Crappie fishing an underrated fall highlight


There just isn’t time during the fall to do everything a sportsman desires.

Choosing between deer hunting and duck hunting is hard enough. Throw in fall fishing, and it can be downright unfair when having to decide how to spend a warm November Saturday.

But when the fall crappie bite is on, anglers can stay busy filling freezers with fillets.

I enjoy crappie fishing all year. My favorite is when the fish are up close and personal with the bank. I’m not a fan of going deep for panfish. If you like fast action panfishing in shallow water, then fall is a great time to be on the lake.

As main lake water temperatures continue to drop, crappie are drawn to the warmer shallow water along the shore and in the back of bays.

Standing timber in shallow water should be one of your key targets. Fallen trees, brush piles and man-made structures, like docks or water intakes, are also prime locations to find fall crappie.

Personally, I’m a bobber man. Grandpa used to get all fancy with his slip bobbers. He’d use these long, tall finesse jobbies. I believe he thought of himself as some sort of panfish master, making his own jigs and all, but I don’t think one needs to make it so complicated. Just stick with a nice, simple slip bobber.

My preferred bait for targeting fall crappie is minnows. I usually fish them between two and four feet deep. Rusty Collier, owner and operator of J&R Guide Service, swears by his Southern Pro Jigs, though.

Rusty fishes both Lake Monroe and Lake Patoka regularly, and he’s a crappie-catching machine. He sits up front and casts those simple jigs toward structures, lets it sink down for a couple of seconds, maintains a nice slow, methodical retrieve, and hauls them in one after another.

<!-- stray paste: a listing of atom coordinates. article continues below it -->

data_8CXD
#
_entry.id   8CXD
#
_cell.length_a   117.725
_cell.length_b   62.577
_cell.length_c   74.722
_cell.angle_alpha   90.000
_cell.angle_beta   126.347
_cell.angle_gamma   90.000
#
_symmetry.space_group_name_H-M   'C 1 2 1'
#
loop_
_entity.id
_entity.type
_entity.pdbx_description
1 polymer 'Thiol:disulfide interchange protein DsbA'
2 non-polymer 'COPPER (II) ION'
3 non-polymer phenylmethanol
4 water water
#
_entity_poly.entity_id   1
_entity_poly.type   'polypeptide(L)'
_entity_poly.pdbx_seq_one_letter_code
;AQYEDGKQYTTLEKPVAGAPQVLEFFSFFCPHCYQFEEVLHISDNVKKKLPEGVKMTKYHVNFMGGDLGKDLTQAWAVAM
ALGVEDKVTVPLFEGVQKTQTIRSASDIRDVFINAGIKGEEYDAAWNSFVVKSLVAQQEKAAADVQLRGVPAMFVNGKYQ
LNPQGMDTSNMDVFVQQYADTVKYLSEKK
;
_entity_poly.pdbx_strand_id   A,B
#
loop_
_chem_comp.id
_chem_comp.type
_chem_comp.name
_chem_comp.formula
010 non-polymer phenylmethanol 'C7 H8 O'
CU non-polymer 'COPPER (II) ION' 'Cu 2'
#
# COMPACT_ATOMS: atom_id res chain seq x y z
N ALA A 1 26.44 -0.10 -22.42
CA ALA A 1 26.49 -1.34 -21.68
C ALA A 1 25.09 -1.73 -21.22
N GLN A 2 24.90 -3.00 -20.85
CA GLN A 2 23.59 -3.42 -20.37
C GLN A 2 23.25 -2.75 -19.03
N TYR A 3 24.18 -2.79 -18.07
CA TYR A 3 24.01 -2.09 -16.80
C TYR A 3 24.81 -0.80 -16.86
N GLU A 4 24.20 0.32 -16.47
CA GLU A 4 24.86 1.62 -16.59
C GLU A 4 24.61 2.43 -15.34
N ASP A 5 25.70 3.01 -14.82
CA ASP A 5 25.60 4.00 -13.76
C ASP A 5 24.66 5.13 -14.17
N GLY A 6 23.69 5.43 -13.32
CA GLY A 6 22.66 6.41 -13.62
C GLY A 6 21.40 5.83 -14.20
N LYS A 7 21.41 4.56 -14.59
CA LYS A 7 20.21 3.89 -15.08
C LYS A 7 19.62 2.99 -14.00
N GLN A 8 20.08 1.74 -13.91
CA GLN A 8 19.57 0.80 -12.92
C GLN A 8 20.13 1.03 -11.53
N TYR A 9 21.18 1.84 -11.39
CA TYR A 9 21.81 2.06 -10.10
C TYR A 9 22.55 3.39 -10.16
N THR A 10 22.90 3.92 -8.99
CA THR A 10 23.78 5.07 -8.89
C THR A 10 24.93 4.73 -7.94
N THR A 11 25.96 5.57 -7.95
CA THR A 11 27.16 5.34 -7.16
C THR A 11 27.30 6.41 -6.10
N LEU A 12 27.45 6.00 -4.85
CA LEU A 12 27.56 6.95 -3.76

You can’t doubt his tactics, but for me, there’s just something about watching a bobber dance. So whether you like casting or you like pitching minnows under bobbers, both methods work extremely well when the bite is on.

As far as specific locations on either of these lakes, you’re going to have to do some exploring. A tip I tend to follow when targeting a big body of water is to break the lake down into smaller lakes. There are crappie all over on Monroe and Patoka, so what you want to do is pick a cove or a finger and dissect it. Learn it. Know it. You’ll be way better off having a thorough knowledge of a particular area than a general knowledge of the whole lake.

In other words, specialize.

It’s hunting season and I assume many of you are busy chasing critters. It’s a shame November can’t last all year. Don’t overlook the crappie fishing just because there are ducks and deer to pursue. Many of my most memorable Thanksgiving and Christmas dinners included fresh crappie.

See you down the trail.

Brandon Butler writes an outdoors column for The Tribune. Send comments to [email protected].

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